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United States Department of Agriculture

Agricultural Research Service

Research Project: SUNFLOWER GERMPLASM DEVELOPMENT FOR IMPROVED INSECT AND DISEASE RESISTANCE Title: Research needs and potential effects of biomass crops on pest management

Authors
item Prasifka, Jarrad
item Gray, Michael -

Submitted to: Journal of Integrated Pest Management
Publication Type: Peer Reviewed Journal
Publication Acceptance Date: July 18, 2012
Publication Date: December 1, 2012
Citation: Prasifka, J.R., Gray, M.E. 2012. Research needs and potential effects of biomass crops on pest management. Journal of Integrated Pest Management. 3(4):C1-C5.

Interpretive Summary: Projected demand for one billion tons or more of plant biomass for ethanol and other uses may be partially met using residues like corn stover or wheat straw, but more than 25 million acres of perennial grass and tree crops also may be needed. Agricultural change on such a large scale indicates established or emerging pests will have impacts on management in both perennial and annual crops, though relatively little is known regarding management of insects in biomass crops. For crops without significant food or feed uses (primary-use biomass crops), immediate research needs are general because little is known regarding their insect herbivores and insect-transmitted pathogens or their effects on biomass. Recent work in perennial grasses has revealed species which were previously undescribed, described but without known host associations or other general biological information, or well-known pests of food or feed crops. Conversely, in food or feed crops modified for biomass production (secondary-use), information on pest biology and management should overlap with their close-relatives (e.g., corn for food or feed versus tropical maize for biomass), with some changes needed in economic thresholds or management strategies. To the degree that biomass crops and food crops share insects and insect-transmitted diseases, insects provide an avenue for (positive or negative) interactions between biomass and food crops. Unfortunately, broad conclusions about the effects of biomass crops are difficult to make because the outcomes will depend on which biomass crops are planted, where they are planted, and how they are managed. Additional investment and interdisciplinary research are needed to address new pest management challenges posed by the expansion of biomass crops.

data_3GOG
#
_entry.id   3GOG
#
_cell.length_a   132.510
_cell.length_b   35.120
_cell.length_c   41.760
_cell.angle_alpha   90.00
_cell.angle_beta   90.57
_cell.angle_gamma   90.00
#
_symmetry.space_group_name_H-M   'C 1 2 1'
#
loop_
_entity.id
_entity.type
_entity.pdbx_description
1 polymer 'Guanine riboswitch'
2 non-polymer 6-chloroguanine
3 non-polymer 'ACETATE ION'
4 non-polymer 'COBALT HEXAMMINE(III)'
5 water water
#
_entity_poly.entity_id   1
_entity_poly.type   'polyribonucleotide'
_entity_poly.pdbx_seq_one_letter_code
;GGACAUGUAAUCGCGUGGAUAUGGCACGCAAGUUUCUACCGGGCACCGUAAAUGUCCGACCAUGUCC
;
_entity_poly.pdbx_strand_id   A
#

Technical Abstract: Projected demand for one billion tons or more of plant biomass for ethanol and other uses may be partially met using crop residues, but more than 10 million hectares of perennial grass and tree crops also may be needed. Agricultural change on a scale of several million hectares indicates established or emerging pests will have impacts on management in both perennial and annual crops, though relatively little is known regarding management of insects in biomass crops. For crops without significant food or feed uses (primary-use biomass crops), immediate research needs are general because little is known regarding their insect herbivores and insect-transmitted pathogens or their effects on biomass. Recent work in perennial grasses has revealed species which were previously undescribed, described but without known host associations or other general biological information, or well-known pests of food or feed crops. Conversely, in food or feed crops modified for biomass production (secondary-use), information on pest biology and management should overlap with their close-relatives (e.g., corn for food or feed versus tropical maize for biomass), with some changes needed in economic thresholds or management strategies. To the degree that biomass crops and food crops share insects and insect-transmitted pathogens, insects provide an avenue for (positive or negative) interactions between biomass and food crops. Unfortunately, broad conclusions about the effects of biomass crops are difficult to make because the outcomes will depend on which biomass crops are planted, where they are planted, and how they are managed. Additional investment and interdisciplinary research are needed to address new pest management challenges posed by the expansion of biomass crops.

Last Modified: 10/25/2014
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